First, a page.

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There are various different ways of implementing the singleton pattern in C#. I shall present them here in reverse order of elegance, starting with the most commonly seen, which is not thread-safe, and working up to a fully lazily-loaded, thread-safe, simple and highly performant version.

I am looking in google "how to implement singleton" and found a 3 way's ,which singleton implement are better C#?

1) This code use lock()

public class Singleton

{
    // Static object of the Singleton class. 
    private static volatile Singleton _instance = null;

    /// <summary>
    /// The static method to provide global access to the singleton object.
    /// </summary>
    /// <returns>Singleton object of class Singleton.</returns>
    public static Singleton Instance()
    {
        if (_instance == null)
        {
            lock (typeof(Singleton))
            {
                _instance = new Singleton();
            }
        }
        return _instance;
    }

    /// <summary>
    /// The constructor is defined private in nature to restrict access.
    /// </summary>
    private Singleton() { }

}  

2) This code is static init

/// <summary>
/// A sealed class providing access to it's ONLY readonly static instance.
/// </summary>
sealed class SingletonCounter 
{
    public static readonly SingletonCounter Instance = 
         new SingletonCounter();

    private SingletonCounter() {}
}

3) This code use Lazy type.

public sealed class Singleton
{
    private static readonly Lazy<Singleton> lazy =
        new Lazy<Singleton>(() => new Singleton());

    public static Singleton Instance { get { return lazy.Value; } }

    private Singleton()
    {
    }
} 
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closed as not a real question by duffymo, Stony, Konstantin D - Infragistics, Christoph, Stephen C Feb 26 '13 at 15:43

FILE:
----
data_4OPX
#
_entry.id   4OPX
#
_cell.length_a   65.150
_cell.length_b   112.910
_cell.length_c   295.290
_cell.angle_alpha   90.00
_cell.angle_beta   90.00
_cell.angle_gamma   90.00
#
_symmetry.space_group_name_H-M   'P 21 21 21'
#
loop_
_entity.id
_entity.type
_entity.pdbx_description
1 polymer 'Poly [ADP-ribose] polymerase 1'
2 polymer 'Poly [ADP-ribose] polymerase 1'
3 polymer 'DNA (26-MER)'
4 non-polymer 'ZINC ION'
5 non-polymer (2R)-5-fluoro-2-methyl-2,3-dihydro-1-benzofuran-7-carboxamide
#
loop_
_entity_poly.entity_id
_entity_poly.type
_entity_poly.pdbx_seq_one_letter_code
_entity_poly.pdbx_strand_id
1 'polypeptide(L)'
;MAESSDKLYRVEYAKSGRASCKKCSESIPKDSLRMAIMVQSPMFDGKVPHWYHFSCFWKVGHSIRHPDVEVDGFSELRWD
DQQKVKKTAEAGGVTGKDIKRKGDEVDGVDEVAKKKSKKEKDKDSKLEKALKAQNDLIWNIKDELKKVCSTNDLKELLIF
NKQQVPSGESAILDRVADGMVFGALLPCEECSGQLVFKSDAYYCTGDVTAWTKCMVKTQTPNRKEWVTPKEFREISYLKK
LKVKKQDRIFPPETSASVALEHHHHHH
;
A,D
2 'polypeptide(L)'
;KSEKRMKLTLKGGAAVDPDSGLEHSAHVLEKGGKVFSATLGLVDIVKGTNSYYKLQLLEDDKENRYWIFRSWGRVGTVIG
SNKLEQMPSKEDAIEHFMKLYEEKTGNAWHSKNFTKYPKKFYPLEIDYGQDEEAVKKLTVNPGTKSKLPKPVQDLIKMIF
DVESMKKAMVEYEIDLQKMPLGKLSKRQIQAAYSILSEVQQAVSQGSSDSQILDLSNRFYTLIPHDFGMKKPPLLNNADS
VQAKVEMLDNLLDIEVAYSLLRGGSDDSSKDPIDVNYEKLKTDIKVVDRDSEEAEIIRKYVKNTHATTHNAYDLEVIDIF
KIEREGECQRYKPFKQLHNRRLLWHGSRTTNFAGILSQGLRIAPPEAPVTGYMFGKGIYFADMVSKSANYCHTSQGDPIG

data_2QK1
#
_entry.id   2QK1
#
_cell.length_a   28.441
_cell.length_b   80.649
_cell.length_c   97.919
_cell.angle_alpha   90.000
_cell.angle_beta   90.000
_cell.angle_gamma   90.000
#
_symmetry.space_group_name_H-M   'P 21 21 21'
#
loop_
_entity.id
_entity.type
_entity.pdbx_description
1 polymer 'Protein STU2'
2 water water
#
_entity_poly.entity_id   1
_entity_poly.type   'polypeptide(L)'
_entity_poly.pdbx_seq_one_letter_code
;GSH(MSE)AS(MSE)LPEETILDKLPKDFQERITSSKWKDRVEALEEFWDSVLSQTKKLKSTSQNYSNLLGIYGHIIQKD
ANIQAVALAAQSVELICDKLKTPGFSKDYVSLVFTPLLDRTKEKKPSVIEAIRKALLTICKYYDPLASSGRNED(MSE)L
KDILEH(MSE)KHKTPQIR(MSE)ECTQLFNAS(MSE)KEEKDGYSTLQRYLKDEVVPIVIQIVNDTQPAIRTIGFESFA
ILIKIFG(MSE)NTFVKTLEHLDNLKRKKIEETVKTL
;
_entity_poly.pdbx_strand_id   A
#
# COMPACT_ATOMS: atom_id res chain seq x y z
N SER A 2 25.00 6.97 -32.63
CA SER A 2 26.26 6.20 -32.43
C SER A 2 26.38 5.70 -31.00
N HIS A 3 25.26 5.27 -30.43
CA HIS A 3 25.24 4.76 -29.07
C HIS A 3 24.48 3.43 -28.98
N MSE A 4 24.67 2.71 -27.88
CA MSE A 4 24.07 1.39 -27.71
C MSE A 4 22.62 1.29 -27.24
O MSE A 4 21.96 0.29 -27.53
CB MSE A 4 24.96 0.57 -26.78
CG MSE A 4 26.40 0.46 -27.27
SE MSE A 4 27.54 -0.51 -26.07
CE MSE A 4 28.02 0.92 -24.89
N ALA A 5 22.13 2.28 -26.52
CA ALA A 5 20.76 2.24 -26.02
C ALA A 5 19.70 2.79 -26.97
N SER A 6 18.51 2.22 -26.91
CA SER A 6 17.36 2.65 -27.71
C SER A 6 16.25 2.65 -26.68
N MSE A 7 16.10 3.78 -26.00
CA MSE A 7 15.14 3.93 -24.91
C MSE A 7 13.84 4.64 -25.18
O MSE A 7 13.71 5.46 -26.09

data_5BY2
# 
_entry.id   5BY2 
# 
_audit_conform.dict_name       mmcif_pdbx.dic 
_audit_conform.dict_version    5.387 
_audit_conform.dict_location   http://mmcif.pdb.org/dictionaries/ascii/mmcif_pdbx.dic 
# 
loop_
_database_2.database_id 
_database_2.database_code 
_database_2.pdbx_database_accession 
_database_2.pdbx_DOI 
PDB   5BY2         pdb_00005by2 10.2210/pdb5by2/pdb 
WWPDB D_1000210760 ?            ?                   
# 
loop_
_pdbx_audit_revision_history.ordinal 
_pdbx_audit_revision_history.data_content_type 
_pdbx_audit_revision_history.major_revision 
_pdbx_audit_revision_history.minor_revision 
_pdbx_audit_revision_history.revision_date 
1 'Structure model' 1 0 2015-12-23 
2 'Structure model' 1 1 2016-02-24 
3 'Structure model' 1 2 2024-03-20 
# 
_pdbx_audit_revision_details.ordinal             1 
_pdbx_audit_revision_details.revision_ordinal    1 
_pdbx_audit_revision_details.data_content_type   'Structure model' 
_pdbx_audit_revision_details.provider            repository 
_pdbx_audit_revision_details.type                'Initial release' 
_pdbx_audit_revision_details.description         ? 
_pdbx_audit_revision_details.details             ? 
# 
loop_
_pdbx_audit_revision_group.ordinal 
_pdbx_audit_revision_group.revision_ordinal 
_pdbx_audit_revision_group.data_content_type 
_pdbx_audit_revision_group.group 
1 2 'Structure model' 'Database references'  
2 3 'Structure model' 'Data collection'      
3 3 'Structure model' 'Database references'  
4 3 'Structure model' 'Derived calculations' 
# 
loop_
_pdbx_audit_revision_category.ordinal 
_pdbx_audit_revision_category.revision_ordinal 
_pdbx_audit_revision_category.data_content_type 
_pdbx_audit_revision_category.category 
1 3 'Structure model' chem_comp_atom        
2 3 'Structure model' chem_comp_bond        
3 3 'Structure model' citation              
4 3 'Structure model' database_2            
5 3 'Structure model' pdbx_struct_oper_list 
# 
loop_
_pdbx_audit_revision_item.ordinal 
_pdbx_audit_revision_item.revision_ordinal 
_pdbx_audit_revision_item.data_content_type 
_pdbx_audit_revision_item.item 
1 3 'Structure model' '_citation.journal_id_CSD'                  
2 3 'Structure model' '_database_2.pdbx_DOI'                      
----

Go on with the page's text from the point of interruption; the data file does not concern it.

It's difficult to tell what is being asked here. This question is ambiguous, vague, incomplete, overly broad, or rhetorical and cannot be reasonably answered in its current form. For help clarifying this question so that it can be reopened, visit the help center.If this question can be reworded to fit the rules in the help center, please edit the question.

    
By the method you presented, the 3rd sounds good. Do you have to use Singletons though? Do you have unit testing in mind? –  rhughes Feb 26 '13 at 12:35
4  
    
You're not locking correctly on 1) –  Oskar Kjellin Feb 26 '13 at 12:35
1  
Also 1 should be double-checked; it isn't –  Marc Gravell Feb 26 '13 at 12:38
    
already discussed a lot stackoverflow.com/questions/12255810/… –  sundar Feb 26 '13 at 12:38

1 Answer 1

up vote 2 down vote accepted

Unless there is an over-riding reason, you should go for "simple". Indeed, you've neatly demonstrated that with the more exotic patterns it is possible to mess them up (like in 1, which has at least 2 notable problems). So you should prefer 2 for the reason that it is obviously correct. It has the disadvantage that it isn't lazy, but since there are no other methods on the type the only useful thing you can do is get the instance, so that isn't a problem: there is never a situation that it would be useful for it to be lazy. It is also totally lock-free and there are no conditions to be evaluated to fetch the instance.

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is the Lasy(#3) is thread safe? –  user2068793 Feb 26 '13 at 12:48
1  
@user2068793 yes it is, but it is more complicated than it needs to be. With the class as shown, there is no utility whatsoever in it being Lazy<T> - it has overhead, and doesn't solve any problem. –  Marc Gravell Feb 26 '13 at 12:53

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